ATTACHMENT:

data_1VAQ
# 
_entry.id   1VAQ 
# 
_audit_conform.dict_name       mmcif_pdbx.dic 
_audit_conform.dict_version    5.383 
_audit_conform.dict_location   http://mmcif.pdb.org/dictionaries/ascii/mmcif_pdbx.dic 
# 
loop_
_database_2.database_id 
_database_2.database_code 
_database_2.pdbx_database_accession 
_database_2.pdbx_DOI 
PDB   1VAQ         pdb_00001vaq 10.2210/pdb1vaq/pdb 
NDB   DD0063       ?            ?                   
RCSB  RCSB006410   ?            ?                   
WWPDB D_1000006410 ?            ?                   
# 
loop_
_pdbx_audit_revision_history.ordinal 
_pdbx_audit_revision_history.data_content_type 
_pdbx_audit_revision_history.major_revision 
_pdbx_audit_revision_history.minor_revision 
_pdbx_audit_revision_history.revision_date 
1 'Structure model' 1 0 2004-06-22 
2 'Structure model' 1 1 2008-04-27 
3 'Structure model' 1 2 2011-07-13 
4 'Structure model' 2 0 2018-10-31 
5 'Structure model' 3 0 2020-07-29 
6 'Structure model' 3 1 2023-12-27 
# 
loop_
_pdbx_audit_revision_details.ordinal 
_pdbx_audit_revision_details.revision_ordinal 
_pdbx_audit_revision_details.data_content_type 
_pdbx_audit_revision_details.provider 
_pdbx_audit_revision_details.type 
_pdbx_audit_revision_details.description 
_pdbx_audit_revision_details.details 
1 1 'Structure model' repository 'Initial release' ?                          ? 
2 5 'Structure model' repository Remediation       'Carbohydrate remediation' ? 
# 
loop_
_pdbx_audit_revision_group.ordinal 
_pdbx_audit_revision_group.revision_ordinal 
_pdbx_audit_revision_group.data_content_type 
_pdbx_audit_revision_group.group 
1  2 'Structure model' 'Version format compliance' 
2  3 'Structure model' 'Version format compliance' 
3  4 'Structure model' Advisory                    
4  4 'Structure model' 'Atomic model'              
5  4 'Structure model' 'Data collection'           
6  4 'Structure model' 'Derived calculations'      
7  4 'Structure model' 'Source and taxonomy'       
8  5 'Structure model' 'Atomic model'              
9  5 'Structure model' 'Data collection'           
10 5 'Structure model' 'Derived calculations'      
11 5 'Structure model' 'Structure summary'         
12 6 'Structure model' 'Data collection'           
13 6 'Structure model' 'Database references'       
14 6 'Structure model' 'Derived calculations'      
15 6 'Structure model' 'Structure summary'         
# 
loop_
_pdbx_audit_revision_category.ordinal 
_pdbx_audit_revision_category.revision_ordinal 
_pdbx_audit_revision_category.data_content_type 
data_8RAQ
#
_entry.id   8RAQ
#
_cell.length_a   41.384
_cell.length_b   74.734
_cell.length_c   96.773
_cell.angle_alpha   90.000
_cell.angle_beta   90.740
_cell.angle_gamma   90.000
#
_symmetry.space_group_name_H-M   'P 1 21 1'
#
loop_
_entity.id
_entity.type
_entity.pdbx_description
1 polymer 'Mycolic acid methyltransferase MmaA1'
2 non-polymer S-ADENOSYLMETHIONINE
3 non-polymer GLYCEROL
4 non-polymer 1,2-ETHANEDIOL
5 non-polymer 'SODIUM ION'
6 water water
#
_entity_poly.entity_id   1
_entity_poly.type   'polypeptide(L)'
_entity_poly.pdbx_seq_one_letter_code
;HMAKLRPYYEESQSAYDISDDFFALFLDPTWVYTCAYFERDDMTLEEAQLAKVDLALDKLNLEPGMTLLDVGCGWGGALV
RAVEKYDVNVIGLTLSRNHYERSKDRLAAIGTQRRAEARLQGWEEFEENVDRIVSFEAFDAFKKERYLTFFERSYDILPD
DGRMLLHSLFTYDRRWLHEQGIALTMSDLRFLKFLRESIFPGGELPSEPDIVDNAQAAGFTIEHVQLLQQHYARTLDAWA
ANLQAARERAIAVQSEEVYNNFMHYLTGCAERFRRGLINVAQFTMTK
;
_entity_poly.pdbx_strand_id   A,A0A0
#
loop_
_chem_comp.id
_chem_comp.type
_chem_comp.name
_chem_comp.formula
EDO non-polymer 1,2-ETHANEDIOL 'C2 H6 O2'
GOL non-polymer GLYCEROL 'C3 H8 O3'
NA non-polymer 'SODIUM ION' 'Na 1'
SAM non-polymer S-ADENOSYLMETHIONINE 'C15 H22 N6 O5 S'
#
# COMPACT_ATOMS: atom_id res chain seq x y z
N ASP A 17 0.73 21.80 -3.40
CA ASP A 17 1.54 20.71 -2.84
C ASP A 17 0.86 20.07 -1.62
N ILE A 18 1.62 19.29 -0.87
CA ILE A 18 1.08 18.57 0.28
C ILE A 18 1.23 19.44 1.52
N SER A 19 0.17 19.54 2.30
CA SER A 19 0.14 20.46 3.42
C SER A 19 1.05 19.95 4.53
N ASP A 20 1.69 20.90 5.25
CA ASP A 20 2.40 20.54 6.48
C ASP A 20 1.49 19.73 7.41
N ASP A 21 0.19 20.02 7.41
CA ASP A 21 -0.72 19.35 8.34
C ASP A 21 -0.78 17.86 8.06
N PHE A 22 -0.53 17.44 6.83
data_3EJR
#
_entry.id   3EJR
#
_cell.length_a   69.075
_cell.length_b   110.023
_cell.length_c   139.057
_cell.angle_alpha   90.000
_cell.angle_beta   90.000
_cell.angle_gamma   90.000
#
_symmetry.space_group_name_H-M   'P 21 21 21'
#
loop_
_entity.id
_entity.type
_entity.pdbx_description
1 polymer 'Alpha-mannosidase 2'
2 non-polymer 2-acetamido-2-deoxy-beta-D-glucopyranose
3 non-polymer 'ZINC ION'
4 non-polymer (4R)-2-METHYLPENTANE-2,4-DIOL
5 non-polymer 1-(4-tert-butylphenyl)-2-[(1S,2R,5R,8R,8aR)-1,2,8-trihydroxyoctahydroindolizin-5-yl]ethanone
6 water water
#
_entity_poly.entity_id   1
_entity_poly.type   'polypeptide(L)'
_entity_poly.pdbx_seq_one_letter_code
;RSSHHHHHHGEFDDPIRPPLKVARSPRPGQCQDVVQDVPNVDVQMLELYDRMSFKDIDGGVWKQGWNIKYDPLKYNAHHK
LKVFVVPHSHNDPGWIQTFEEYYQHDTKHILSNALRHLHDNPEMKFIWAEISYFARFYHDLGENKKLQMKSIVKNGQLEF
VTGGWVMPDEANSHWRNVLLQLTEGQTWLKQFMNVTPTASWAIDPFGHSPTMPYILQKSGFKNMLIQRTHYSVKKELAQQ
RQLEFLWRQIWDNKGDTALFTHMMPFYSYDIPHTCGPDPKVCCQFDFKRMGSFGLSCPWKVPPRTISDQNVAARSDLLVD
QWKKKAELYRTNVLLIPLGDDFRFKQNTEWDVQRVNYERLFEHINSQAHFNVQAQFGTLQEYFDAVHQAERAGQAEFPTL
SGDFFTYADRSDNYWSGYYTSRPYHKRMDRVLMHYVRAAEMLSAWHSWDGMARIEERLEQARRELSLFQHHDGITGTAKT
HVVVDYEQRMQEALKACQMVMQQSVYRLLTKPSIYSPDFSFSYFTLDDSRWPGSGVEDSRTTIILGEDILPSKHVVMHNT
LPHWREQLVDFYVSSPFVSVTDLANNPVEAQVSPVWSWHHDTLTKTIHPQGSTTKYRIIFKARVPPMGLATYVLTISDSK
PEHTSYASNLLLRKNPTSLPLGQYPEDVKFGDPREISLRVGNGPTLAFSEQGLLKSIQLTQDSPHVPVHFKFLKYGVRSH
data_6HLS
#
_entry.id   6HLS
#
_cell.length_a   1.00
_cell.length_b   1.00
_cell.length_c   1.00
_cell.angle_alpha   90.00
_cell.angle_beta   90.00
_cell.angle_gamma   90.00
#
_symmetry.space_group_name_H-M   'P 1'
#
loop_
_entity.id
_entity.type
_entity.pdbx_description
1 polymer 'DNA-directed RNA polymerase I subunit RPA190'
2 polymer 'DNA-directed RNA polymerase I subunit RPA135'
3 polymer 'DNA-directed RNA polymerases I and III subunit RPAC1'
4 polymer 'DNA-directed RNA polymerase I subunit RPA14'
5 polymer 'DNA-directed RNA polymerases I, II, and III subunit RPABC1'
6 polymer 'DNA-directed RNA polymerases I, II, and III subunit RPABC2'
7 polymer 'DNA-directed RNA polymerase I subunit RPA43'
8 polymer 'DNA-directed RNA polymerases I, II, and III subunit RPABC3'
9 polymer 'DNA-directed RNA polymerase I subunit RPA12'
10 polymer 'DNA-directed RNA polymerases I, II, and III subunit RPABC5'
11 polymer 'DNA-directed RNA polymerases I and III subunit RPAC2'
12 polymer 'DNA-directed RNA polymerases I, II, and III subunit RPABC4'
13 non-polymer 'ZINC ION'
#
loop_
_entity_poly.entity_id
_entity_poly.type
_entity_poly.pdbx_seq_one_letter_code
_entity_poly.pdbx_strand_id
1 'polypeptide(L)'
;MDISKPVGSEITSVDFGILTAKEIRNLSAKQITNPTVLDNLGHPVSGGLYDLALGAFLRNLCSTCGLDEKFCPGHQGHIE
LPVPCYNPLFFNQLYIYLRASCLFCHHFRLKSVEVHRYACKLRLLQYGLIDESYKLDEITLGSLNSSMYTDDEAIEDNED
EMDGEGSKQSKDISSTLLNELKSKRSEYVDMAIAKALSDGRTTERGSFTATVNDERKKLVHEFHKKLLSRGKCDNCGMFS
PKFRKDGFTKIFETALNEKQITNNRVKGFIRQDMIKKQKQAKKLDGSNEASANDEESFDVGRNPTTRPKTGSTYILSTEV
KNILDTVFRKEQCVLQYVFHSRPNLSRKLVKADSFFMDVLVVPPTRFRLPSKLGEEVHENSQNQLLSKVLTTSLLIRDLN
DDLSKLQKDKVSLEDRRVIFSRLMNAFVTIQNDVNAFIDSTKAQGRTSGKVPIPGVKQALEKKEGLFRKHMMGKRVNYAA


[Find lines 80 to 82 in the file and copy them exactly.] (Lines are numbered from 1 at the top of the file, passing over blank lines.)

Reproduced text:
#
loop_
_entity.id